As a trans person, some days it feels like this is just too much to ask of the world. Trans people never get the sexual attention that we deserve. We are so hot, so sexy, so beautiful. We are skilled, compassionate, ferocious lovers. We’ve already worked through our issues and our personal courage makes for some incredible intimacy. But given the sexual stigma that is placed on our bodies and on other people’s desire for our bodies, there is shockingly little space for us to be objectified safely and out in the open. People are often so scared of their desire for me that they avert their eyes. They can’t so much as look at me without fearing that their “deviant” desire for me will be revealed to the world.

And trans people aren’t the only ones. People of size, people of color, people with disabilities, we all experience these forms of sexual hypervisibility and invisibility. We’ve all felt sexually invisible in a bar at the same time as we’ve been told that people like us are sexual freaks. We’ve all been simultaneously fetishized and sexually erased. We’ve all been ignored or denied equivalent sexual appreciation and agency while we dance on the bar next to our skinnier, whiter, cis-er, more able-bodied counterparts.

Like most things sexual, it’s about reframing the conversation not to be about universal good or bad, but to be about consent. Like sex, objectification must be consensual. If it’s consensual, objectification can be positive, exciting, sexy, and liberating. It can serve as a brilliant affirmation of personal sexual power. Having everyone’s eyes on you as you turn, strut, and flaunt can be a beautiful rush, but only if it’s one that you want.

So how do we create spaces and social norms where we can safely consent to objectification? How do we assert our right to desire objectification while maintaining our ability to deny it if it feels like too much? How do we foster a feminism that allows those of us who enjoy objectification to get it without subjecting others to objectification who’d rather not? And how do we ensure that objectification doesn’t lead to unwanted touching, attention, or creepy people who won’t leave us alone?

It is okay to enjoy being thought about and desired. It is human.

I think it begins with each of us shifting our internal monologue. It begins with learning to admit that it is okay to desire consensual objectification. If we want it, it is okay to enjoy being looked at. It is okay to enjoy being thought about and desired. It is human.

I want to be objectified in certain circumstances and in certain places. I want to be objectified at a gala when I’ve spent five hours on my makeup and weeks picking out the perfect dress. I want to be objectified when you’re looking at my picture on Tinder. I want to be objectified at a friend’s intimate cocktail party, when I’m lounging on the couch with my legs intentionally positioned just so. I want to be objectified in a nightclub when I’m dancing on the bar, and I want you to continue to objectify me when I’m back on the dancefloor. I’m even okay being objectified in the grocery store (but only when there’s comedic value, like when I’m shopping for bananas or cucumbers or vegan sausages or something).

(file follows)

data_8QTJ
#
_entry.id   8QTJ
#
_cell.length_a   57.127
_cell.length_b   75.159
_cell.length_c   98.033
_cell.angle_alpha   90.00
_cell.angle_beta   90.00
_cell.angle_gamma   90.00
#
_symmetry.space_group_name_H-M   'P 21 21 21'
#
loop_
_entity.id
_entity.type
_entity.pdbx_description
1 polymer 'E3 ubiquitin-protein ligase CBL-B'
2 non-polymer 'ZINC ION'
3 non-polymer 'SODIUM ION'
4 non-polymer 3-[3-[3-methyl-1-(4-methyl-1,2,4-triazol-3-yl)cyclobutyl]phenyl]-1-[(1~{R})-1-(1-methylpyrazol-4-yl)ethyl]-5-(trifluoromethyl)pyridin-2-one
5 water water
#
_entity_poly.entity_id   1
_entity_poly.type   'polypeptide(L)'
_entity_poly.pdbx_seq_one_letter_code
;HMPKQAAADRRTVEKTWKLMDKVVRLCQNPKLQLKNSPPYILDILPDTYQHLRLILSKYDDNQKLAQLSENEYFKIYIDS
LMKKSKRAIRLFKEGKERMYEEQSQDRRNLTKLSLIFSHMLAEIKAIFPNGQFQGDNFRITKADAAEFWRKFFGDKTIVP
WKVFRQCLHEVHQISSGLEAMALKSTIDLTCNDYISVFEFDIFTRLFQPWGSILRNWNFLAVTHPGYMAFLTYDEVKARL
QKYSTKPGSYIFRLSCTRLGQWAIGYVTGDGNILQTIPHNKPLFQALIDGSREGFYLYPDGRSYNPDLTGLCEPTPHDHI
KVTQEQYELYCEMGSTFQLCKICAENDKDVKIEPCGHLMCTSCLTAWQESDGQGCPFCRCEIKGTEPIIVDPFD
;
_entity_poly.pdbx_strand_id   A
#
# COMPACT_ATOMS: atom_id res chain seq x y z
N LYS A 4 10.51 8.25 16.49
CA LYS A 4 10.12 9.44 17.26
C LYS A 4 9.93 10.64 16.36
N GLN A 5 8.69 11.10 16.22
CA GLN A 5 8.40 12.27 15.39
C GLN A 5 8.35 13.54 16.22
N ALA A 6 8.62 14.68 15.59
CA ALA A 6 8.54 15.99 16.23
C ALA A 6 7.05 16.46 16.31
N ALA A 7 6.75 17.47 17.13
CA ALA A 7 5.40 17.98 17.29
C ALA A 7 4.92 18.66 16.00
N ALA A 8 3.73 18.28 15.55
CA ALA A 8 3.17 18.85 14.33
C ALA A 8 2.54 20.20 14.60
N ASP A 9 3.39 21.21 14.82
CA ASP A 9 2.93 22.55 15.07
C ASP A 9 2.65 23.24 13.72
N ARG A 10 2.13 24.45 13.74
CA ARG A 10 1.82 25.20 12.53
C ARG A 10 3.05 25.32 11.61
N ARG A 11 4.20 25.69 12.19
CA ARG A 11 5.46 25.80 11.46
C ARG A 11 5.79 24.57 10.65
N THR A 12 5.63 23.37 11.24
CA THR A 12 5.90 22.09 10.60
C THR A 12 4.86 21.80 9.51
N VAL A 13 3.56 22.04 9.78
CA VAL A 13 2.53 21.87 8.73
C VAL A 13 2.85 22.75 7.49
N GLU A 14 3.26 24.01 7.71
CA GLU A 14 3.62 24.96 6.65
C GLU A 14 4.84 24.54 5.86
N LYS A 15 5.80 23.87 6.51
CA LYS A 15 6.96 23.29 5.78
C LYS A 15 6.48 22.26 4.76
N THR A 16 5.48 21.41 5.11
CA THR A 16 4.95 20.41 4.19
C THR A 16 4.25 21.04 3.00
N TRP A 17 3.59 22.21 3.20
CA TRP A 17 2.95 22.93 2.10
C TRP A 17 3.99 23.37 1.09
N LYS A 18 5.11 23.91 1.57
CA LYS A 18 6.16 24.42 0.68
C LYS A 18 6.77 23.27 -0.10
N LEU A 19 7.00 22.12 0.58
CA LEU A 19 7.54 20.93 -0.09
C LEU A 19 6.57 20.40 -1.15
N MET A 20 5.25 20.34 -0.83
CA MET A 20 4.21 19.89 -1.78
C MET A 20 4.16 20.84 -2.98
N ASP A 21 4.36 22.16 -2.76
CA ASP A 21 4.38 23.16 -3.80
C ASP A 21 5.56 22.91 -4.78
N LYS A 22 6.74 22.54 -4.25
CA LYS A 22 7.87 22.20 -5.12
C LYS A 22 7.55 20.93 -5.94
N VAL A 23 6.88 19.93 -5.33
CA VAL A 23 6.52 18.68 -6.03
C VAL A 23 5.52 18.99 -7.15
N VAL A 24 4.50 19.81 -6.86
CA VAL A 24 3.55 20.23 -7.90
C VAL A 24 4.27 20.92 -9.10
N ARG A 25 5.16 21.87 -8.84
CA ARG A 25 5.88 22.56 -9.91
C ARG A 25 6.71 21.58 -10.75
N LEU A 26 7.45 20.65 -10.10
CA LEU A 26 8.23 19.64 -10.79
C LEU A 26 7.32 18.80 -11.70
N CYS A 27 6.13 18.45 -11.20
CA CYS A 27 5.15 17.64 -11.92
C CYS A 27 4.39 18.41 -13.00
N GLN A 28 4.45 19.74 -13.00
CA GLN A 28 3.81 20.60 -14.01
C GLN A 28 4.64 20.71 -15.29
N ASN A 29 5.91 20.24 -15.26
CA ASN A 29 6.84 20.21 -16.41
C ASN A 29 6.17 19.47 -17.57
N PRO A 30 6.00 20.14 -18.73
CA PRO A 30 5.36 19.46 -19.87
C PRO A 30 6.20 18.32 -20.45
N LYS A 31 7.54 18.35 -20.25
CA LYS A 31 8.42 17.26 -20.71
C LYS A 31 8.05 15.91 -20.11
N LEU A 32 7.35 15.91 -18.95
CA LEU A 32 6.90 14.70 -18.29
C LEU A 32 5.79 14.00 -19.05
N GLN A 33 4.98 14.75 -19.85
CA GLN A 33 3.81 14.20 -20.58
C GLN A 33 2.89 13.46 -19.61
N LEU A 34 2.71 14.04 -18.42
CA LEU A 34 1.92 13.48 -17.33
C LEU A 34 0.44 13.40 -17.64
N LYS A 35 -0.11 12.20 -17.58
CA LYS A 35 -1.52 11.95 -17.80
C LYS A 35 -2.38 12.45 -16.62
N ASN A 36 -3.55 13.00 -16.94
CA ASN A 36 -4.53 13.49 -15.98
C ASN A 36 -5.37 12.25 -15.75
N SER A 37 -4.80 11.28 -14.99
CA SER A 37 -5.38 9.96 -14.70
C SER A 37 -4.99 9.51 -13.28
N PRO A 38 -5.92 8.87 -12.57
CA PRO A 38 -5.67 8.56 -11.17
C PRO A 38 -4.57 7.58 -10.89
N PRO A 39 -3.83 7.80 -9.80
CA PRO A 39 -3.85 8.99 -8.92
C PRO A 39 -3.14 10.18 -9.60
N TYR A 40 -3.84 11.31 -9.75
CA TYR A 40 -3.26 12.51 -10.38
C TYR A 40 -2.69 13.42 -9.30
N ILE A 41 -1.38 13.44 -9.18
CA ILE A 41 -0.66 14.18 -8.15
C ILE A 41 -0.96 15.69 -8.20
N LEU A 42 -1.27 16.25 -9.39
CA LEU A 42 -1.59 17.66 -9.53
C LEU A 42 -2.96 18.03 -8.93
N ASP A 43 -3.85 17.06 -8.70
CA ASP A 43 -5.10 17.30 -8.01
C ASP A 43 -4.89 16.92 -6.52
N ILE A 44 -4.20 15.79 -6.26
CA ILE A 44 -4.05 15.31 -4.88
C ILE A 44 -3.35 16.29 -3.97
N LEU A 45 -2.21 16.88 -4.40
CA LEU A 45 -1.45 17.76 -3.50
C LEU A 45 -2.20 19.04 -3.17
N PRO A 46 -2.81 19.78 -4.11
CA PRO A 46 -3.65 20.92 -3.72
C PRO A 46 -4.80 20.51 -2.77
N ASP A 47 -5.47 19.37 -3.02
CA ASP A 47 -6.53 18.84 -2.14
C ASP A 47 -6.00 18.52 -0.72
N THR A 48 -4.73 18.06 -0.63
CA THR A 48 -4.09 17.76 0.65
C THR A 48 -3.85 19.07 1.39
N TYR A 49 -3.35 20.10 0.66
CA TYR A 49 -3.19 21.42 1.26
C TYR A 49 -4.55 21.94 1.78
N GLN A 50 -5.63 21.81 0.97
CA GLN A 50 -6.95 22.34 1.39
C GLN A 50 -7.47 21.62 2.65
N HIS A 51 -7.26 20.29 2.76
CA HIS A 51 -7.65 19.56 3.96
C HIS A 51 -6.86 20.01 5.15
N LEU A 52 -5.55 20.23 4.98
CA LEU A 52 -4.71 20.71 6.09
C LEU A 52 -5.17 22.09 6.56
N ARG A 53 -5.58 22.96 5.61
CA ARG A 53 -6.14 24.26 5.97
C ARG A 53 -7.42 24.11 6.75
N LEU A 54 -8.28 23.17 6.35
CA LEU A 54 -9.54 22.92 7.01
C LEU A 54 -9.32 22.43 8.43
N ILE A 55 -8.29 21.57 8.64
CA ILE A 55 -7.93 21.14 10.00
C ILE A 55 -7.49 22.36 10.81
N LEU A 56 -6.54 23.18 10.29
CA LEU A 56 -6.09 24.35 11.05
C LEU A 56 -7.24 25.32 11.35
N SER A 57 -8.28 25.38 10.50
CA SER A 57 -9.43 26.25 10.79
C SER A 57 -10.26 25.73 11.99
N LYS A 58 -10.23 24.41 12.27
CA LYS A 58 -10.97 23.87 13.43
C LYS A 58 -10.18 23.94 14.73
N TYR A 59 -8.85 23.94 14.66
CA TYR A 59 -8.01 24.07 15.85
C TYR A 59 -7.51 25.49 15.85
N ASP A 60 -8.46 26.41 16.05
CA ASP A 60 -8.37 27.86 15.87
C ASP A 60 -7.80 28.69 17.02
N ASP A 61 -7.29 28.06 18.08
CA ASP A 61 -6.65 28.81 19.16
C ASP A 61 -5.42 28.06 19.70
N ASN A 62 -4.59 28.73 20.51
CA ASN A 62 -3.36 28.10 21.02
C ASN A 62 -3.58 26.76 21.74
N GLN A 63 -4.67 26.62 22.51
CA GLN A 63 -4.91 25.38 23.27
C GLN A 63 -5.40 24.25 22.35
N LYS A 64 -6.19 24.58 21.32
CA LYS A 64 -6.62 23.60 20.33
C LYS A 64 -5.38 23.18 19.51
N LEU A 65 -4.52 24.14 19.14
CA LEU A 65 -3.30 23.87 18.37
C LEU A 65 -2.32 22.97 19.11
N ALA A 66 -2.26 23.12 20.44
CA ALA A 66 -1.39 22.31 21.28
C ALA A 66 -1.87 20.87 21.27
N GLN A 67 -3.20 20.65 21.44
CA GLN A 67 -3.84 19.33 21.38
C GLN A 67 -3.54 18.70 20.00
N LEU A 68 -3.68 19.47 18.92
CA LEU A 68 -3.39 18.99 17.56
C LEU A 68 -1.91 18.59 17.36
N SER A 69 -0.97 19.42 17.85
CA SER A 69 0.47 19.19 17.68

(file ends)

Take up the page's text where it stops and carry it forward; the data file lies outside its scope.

And just because I want to be objectified in some places, that doesn’t mean that I want to be objectified in all places. I don’t want to be objectified in the office. I don’t want to be objectified in a meeting with a producer or an editor. I don’t want to be objectified by a director on set. I don’t want to be objectified on the street or on the subway or in the parking lot when I’m trying to get through my day. And if you see me in a coffee shop working on an article for Playboy, please don’t objectify me then either because odds are I’m in the zone and just need to get this shit done.

In a feminist future, we stop saying that all objectification is categorically bad. In a feminist future, all trans people, people of size, people of color, and people with different abilities have the chance to get the types (if any) of objectification that we crave. In a feminist future, we each have the chance to own the types of objectification (if any) that we like and the types of objectification that we’d rather do without.

The sooner that we learn to claim moments when we want to be objectified, the sooner we learn to claim moments when we don’t want to be. Learning to say “look at me!” and “cut it out” are mutually reinforcing endeavors. Learning to say “I want it” and “I don’t” go hand in hand.

So boys (and girls and everyone in between), I’m consenting to being objectified. Next time I’m on top of the bar, I want you to look at me. I want you to take in every inch of my towering legs. I want you to drink in my sexual energy and charisma. And after I put on a show for you, when I get off of the bar, you should feel free to come up and say hello. I’m more than happy to meet you and consider what it might be like for us to go home together. But if I’m not into it, I also need you to listen when I tell you to leave me the fuck alone.

Any takers?